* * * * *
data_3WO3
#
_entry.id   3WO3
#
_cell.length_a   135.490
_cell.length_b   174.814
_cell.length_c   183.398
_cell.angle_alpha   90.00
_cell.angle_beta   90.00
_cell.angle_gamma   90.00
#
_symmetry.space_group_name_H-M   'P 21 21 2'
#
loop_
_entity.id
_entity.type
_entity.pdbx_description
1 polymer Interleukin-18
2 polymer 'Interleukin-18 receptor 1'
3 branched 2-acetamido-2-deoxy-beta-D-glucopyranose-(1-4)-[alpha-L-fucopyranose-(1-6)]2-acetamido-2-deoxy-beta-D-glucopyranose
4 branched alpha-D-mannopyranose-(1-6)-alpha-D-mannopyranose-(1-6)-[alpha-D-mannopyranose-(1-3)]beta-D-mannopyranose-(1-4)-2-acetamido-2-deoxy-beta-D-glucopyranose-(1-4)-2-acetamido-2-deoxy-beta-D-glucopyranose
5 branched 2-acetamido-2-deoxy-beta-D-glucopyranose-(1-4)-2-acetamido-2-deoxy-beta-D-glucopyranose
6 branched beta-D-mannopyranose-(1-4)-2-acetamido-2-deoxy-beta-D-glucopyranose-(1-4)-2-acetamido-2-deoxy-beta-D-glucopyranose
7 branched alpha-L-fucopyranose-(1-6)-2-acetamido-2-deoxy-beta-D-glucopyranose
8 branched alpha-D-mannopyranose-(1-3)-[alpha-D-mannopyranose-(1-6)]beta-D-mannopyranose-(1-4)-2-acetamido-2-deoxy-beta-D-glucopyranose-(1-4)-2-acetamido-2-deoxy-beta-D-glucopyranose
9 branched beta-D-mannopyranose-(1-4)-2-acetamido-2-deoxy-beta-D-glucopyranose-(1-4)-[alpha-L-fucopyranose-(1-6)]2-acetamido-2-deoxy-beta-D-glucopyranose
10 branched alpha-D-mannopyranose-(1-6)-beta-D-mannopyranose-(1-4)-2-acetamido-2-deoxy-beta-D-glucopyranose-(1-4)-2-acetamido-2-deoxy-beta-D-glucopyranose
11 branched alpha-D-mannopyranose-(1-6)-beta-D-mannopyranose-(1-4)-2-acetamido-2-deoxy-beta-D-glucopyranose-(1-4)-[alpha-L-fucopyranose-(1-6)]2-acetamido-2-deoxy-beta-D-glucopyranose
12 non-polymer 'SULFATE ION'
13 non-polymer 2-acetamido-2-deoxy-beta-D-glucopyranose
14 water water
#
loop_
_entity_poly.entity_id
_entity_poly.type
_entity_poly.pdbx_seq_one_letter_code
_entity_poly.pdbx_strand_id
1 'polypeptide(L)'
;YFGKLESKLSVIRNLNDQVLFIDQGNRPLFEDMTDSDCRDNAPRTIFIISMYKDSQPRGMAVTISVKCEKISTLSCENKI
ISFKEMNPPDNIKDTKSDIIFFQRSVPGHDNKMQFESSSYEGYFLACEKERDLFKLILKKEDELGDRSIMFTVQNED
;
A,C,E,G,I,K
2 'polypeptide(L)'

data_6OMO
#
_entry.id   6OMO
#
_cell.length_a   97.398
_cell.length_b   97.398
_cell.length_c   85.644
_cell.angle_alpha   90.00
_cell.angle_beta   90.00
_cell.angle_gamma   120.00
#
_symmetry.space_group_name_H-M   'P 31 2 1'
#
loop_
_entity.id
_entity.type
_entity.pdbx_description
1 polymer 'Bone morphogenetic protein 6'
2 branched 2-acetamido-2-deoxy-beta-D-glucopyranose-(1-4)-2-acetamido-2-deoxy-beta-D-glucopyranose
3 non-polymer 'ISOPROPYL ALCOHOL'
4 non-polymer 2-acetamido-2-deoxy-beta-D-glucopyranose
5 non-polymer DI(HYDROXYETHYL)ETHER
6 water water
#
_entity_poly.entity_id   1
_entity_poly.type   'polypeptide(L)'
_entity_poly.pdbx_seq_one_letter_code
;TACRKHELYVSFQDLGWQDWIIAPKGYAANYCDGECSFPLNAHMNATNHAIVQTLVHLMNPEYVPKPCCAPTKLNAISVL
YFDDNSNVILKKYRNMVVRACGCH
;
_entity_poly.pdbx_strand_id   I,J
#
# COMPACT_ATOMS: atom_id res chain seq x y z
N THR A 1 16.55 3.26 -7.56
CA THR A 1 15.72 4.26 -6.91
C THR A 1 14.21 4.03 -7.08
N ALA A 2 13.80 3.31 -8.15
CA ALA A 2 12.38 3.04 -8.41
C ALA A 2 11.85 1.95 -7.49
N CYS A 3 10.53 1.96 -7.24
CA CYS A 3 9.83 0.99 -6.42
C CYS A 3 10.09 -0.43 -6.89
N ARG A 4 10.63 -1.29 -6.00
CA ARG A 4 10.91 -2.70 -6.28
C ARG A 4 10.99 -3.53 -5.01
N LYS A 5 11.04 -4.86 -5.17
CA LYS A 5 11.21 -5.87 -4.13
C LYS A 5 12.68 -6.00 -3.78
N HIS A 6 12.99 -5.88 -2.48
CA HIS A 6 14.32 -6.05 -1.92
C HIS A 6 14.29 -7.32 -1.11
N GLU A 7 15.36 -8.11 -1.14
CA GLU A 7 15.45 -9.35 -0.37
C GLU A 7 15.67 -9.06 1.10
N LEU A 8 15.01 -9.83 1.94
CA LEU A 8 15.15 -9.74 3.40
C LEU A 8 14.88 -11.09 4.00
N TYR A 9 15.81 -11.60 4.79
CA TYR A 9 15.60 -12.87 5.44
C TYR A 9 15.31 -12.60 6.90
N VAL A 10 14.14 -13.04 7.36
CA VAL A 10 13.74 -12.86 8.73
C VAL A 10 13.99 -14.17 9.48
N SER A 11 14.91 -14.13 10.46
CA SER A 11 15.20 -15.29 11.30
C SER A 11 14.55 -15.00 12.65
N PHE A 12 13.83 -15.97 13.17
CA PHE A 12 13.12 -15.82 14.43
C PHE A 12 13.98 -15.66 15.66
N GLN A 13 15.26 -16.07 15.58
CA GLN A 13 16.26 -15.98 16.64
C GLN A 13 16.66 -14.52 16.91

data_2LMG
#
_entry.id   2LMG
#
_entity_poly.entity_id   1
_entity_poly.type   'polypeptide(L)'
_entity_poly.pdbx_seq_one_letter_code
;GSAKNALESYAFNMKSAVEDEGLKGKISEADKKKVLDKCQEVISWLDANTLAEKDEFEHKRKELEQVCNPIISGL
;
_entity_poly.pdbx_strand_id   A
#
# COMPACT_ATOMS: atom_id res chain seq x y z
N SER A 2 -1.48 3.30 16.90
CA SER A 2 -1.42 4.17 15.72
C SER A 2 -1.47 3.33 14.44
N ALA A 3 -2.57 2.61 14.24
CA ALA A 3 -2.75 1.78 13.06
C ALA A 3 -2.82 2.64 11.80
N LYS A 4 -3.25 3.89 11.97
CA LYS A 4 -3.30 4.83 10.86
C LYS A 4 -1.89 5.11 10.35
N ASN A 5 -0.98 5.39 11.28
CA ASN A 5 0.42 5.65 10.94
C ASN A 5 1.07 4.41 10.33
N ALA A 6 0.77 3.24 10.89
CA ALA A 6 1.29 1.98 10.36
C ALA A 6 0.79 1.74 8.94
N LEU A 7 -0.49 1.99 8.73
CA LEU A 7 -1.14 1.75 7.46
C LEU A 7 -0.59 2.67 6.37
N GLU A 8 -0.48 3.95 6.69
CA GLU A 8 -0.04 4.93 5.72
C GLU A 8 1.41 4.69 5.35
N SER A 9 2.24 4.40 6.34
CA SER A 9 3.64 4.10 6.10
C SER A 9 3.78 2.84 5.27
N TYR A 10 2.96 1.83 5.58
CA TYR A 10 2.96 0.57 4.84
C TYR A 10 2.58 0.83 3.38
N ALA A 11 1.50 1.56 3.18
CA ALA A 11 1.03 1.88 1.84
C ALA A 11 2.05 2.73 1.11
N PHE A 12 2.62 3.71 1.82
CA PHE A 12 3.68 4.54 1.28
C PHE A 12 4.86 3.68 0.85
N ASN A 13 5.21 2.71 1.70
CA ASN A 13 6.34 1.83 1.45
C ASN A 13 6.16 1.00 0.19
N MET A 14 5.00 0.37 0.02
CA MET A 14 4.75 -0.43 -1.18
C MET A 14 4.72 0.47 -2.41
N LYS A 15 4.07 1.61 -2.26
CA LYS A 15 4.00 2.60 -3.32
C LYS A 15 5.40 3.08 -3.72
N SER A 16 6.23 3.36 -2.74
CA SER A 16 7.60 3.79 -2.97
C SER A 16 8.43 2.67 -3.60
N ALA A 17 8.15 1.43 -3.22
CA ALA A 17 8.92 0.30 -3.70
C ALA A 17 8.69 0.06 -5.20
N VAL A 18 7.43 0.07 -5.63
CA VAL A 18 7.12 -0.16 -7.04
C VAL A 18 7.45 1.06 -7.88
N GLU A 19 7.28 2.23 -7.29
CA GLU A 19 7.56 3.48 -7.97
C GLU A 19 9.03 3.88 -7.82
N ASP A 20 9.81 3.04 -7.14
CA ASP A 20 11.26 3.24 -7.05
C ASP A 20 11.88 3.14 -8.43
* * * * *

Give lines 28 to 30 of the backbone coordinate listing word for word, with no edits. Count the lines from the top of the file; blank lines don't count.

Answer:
11 branched alpha-D-mannopyranose-(1-6)-beta-D-mannopyranose-(1-4)-2-acetamido-2-deoxy-beta-D-glucopyranose-(1-4)-[alpha-L-fucopyranose-(1-6)]2-acetamido-2-deoxy-beta-D-glucopyranose
12 non-polymer 'SULFATE ION'
13 non-polymer 2-acetamido-2-deoxy-beta-D-glucopyranose